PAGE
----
Source Code

The ceylon.html module contains HTML5 templating engine:

  • with an elegant and type safe way of creating templates
  • witch works on both platforms, server (jvm) and client (js)
  • based on named argument invocations syntax
  • supporting reusability of snippets and lazy evaluation

CONTENT

  1. What does it look like?
  2. Basic usage
  3. Iteration
  4. Conditions
  5. Lazy evaluation
  6. Reusable blocks and layouts

WHAT DOES IT LOOK LIKE?

A quick preview shows code example, which starts HTTP server, see module ceylon.http.server, and on each request returns simple HTML5 document with obligatory greeting. Note that the module is not tied with any web framework, it can be used anywhere.

value server = newServer {
    Endpoint {
        path = startsWith("/");
        service = (req, res) {
            renderTemplate(
                Html {
                    Body {
                        H1 { "Hello `` req.queryParameter("name") else "World" `` !" }
                    }
                },
                res.writeString);
        };
    }
};
server.start();

BASIC USAGE

The module contains HTML elements, which can be composed together into template. The element has attributes and content (usually other elements or text data). Each element can belong to predefined content category (eg. flow, phrasing, metadata, …). Those categories are then used to specifying permitted element's children. During rendering of template is applied automatic escaping of all potentially unsafe data.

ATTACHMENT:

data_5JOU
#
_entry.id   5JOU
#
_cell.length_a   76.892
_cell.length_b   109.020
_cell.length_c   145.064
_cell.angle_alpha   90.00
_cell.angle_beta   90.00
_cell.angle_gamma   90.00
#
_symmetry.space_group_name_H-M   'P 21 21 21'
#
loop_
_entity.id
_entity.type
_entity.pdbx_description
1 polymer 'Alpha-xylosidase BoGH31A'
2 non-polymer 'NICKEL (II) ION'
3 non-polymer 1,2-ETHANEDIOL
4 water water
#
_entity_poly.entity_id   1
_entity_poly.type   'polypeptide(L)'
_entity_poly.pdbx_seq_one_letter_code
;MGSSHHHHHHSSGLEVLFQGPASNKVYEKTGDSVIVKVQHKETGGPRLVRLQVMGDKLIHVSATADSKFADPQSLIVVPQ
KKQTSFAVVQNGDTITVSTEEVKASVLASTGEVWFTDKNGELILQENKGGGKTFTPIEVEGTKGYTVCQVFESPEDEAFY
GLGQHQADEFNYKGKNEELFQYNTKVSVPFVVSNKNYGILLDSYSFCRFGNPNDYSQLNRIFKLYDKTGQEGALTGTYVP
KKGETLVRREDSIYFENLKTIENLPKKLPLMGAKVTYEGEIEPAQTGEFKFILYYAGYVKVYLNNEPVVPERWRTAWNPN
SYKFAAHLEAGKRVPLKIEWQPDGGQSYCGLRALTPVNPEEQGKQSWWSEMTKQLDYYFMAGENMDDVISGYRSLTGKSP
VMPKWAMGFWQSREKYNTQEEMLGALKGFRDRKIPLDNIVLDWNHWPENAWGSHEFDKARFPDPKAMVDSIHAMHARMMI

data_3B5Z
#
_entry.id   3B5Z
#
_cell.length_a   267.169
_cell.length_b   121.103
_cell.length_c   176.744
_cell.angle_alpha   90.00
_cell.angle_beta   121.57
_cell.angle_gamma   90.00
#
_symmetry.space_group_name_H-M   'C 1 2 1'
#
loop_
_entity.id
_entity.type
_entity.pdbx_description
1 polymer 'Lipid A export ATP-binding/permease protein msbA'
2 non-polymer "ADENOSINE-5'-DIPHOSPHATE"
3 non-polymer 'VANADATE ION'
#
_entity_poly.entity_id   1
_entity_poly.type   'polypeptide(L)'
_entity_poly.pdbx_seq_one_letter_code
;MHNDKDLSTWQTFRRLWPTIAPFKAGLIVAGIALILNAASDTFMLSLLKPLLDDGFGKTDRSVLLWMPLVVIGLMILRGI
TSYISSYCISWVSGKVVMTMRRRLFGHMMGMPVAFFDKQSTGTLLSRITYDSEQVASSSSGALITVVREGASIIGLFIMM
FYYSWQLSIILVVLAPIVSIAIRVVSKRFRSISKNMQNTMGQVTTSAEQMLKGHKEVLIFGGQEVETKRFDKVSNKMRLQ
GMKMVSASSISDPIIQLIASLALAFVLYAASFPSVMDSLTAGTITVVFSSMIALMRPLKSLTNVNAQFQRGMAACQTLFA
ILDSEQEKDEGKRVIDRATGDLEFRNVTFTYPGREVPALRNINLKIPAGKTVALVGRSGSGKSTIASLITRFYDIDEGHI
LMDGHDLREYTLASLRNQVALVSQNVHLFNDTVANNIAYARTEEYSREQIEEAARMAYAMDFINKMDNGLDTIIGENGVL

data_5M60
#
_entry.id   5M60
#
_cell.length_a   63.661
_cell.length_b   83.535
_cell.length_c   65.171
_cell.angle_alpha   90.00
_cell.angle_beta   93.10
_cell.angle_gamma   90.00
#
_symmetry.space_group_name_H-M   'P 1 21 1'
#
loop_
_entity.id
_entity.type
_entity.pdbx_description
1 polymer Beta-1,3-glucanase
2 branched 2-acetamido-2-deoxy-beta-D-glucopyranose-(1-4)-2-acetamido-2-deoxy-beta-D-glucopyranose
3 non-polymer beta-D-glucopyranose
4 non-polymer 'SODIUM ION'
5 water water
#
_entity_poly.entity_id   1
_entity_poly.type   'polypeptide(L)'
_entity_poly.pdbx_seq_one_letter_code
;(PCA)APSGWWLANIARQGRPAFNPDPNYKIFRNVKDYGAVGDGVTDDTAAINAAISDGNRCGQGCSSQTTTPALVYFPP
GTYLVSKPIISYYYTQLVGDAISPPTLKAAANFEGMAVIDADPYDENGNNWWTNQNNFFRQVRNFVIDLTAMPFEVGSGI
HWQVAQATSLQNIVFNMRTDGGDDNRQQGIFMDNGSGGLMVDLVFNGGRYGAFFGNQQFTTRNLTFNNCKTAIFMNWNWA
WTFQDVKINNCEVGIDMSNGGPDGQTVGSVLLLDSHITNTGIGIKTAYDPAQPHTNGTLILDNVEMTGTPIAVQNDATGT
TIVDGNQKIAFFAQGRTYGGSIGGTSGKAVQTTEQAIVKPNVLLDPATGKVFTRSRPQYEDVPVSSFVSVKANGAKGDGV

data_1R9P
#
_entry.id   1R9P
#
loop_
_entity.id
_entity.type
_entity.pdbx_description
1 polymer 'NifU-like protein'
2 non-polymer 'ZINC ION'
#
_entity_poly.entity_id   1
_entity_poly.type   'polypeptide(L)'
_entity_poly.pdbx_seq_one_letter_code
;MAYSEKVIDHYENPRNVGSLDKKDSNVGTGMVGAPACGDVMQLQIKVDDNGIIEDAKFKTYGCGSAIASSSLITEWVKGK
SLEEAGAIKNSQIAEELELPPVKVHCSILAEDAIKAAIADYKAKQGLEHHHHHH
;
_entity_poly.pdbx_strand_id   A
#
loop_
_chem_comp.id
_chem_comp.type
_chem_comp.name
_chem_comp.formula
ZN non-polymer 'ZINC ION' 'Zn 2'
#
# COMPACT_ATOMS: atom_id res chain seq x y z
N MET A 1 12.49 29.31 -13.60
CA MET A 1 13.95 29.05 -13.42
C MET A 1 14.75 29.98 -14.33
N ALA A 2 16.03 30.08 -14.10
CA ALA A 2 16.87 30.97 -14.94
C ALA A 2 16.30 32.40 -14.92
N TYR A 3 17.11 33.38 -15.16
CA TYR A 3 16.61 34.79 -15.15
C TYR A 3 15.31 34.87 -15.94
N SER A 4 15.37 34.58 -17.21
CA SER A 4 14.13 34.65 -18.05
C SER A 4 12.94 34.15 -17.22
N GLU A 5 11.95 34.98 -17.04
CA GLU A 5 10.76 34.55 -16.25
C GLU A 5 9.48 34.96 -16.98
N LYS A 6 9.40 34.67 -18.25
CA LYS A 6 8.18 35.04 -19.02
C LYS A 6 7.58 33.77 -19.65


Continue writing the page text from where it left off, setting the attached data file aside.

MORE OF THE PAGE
Let's look on more complicated example, below is template with login form and with a preview of generated HTML in the second half.

Html {
    Head {
        Title { "Login" },
        Link { href = "/resources/style.css"; rel = "stylesheet"; }
    },
    Body {
        Form { clazz = "login-form"; autocomplete = true;
            H1 { "Login" },
            Label { "Name", 
                Input { id = "name"; type = InputType.text; } 
            },
            Label { "Password",
                Input { id = "pswd"; type = InputType.password; }
            },
            Button { type = ButtonType.submit; "Sign in" }
        }
    }
}

<!DOCTYPE html>
<html>
    <head>
        <title>Login</title>
        <link href="/resources/style.css" rel="stylesheet">
    </head>
    <body>
        <form class="login-form" autocomplete="on">
            <h1>Login</h1>
            <label>Name
                <input id="name" type="text">
            </label>
            <label>Password
                <input id="pswd" type="password">
            </label>
            <button type="submit">Sign in</button>
        </form>
    </body>
</html>


ITERATION

A comprehension comes handy for iterating over several items and applying filtering and transformation. For example, this snippet use comprehension for transforming list of super-heroes into table rows, with three cells.

Table {
    for(i->superhero in superheroes.indexed)
        Tr {
            Td { "#``i``" },
            Td { superhero.nickname },
            Td { superhero.powers }
        }
};
<table>
    <tr>
        <td>#1</td>
        <td>Wolverine</td>
        <td>regeneration</td>
    </tr>
    <tr>
        <td>#2</td>
        <td>Dr. Manhattan</td>